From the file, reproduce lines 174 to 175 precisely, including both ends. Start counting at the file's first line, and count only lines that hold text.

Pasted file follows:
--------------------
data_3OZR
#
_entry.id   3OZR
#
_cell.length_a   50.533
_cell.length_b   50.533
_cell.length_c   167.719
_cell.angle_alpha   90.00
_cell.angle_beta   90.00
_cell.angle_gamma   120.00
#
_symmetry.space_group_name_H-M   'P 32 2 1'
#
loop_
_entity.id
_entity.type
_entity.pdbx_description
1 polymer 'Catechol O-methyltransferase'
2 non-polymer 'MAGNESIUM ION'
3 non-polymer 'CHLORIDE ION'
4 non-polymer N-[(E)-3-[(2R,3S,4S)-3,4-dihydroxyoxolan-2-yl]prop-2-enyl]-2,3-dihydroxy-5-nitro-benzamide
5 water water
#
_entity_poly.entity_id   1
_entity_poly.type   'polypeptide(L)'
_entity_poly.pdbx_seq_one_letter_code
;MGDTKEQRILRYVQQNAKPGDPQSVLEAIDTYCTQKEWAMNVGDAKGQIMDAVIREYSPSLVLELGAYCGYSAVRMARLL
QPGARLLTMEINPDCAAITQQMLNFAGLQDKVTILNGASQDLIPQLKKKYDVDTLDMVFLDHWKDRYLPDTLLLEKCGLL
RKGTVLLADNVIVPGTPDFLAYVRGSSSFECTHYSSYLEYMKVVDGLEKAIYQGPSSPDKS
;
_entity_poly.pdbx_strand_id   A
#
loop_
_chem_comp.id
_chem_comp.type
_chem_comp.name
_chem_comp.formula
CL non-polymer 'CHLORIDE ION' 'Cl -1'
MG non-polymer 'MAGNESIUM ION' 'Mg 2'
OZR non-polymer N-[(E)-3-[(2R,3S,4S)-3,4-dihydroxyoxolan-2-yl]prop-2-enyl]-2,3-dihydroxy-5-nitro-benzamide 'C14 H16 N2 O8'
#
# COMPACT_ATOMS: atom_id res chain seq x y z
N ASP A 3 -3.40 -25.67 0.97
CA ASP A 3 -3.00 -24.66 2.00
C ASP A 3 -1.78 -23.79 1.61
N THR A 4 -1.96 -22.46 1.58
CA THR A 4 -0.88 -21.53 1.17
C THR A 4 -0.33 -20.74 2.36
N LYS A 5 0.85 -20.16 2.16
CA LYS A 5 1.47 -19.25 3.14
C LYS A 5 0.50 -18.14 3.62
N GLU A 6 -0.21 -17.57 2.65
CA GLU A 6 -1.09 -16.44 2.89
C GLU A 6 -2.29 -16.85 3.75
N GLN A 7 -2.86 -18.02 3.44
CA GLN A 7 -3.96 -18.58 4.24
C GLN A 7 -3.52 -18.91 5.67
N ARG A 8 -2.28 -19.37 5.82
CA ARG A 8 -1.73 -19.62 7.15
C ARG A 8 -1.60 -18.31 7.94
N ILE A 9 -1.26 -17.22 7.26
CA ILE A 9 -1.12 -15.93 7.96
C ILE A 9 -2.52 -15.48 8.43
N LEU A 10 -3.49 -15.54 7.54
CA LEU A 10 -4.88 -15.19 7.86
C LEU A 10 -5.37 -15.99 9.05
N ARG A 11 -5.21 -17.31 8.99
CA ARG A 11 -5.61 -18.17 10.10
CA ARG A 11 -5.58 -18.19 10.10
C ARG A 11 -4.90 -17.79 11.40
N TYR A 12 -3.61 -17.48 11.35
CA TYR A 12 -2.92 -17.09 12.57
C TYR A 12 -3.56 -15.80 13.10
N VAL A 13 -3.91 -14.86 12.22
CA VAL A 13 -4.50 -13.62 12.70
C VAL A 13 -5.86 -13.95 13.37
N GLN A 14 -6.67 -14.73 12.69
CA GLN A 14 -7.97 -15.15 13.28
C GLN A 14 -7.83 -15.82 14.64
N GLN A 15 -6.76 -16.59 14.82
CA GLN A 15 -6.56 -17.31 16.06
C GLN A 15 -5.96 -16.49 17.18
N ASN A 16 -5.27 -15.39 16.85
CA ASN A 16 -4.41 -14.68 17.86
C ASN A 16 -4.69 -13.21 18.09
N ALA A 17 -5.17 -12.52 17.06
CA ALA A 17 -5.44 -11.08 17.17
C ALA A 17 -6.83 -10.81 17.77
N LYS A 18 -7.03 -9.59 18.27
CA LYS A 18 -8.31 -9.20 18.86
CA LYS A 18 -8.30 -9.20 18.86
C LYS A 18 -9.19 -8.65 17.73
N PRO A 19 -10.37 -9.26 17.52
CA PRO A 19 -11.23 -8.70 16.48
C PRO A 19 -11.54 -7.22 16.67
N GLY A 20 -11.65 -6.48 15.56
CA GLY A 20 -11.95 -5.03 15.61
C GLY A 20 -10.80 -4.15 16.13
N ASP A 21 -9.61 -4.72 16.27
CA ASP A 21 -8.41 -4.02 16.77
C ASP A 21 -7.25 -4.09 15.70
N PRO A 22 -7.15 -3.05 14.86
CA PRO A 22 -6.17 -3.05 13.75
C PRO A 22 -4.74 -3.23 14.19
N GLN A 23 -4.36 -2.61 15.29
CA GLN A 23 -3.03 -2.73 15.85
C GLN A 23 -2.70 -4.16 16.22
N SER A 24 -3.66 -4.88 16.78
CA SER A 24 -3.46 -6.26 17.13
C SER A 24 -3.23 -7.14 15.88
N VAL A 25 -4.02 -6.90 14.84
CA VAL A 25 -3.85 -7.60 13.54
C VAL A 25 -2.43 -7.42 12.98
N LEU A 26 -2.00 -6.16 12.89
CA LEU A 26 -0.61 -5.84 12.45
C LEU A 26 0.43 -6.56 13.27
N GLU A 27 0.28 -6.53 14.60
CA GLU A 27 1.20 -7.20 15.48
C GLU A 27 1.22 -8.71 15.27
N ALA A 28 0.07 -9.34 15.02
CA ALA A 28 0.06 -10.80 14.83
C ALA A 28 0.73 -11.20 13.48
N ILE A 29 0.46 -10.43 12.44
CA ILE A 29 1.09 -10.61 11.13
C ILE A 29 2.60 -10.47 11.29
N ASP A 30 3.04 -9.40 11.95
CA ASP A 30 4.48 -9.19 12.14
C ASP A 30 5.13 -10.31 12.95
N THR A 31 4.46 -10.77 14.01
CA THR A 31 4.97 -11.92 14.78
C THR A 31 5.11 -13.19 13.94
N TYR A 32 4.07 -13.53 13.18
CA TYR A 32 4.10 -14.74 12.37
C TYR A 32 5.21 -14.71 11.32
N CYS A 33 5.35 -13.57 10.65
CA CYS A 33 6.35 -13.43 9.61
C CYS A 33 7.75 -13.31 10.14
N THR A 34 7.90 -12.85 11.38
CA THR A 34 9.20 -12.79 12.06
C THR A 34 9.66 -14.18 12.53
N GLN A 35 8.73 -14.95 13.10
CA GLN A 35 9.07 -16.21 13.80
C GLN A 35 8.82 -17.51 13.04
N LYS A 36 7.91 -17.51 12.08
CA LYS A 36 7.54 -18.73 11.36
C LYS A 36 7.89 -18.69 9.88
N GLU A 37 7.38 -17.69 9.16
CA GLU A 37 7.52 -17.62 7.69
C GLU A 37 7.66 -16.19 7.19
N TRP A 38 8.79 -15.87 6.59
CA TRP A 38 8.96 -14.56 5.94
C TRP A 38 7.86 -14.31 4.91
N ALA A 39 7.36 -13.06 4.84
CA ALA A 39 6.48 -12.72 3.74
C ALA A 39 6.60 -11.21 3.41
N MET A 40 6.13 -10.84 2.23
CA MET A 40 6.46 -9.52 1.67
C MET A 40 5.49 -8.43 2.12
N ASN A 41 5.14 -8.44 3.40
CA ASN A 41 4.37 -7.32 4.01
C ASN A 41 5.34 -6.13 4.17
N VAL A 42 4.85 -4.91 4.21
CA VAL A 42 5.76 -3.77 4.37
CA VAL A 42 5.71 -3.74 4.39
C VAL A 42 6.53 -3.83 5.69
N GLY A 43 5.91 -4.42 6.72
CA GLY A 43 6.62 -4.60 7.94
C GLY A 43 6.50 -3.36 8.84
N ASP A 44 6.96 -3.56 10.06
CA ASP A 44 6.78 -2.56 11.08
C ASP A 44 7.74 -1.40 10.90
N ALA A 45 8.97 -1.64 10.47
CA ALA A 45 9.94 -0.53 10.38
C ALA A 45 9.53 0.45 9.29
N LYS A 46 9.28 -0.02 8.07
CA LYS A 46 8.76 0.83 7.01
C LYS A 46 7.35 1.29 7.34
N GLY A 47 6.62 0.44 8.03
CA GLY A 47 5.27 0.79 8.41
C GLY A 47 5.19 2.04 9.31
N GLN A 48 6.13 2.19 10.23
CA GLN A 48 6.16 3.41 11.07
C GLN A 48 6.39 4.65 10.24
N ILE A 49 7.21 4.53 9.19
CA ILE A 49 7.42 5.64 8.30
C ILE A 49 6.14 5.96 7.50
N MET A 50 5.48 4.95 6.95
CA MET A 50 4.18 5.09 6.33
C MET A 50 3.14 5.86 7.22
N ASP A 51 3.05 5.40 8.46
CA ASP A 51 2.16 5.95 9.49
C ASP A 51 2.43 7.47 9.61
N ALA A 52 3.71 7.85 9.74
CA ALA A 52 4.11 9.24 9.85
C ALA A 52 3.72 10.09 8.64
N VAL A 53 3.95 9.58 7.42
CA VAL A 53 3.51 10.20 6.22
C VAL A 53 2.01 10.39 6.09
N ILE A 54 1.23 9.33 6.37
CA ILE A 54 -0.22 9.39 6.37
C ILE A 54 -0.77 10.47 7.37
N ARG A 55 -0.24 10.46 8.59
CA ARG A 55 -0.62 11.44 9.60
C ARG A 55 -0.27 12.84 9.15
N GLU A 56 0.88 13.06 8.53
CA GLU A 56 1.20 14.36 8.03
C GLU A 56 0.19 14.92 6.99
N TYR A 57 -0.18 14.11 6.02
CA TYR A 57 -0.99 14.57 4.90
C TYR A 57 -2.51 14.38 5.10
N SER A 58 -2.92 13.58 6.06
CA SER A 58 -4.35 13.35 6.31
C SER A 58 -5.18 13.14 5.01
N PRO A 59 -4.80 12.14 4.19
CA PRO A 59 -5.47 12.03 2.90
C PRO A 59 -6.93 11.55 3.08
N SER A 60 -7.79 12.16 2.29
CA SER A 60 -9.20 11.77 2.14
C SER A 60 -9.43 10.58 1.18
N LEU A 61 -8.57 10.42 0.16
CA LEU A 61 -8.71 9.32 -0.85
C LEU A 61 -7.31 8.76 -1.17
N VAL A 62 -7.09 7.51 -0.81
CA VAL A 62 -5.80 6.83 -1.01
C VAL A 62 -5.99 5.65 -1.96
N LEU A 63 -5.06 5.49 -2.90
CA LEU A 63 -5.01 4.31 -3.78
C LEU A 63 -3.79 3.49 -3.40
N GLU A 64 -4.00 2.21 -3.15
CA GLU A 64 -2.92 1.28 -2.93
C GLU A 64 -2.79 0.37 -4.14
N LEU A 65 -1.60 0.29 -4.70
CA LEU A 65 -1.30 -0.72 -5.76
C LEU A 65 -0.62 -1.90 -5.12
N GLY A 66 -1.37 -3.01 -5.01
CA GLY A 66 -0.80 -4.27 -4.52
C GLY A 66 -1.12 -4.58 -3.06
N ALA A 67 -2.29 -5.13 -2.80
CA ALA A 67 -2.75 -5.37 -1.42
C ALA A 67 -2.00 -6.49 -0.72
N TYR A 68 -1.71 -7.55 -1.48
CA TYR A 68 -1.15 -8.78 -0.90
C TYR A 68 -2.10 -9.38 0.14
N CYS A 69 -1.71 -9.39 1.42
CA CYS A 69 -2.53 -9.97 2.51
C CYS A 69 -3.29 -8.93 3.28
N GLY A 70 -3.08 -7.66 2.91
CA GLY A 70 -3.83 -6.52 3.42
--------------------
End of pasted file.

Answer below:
C ALA A 45 9.53 0.45 9.29
N LYS A 46 9.28 -0.02 8.07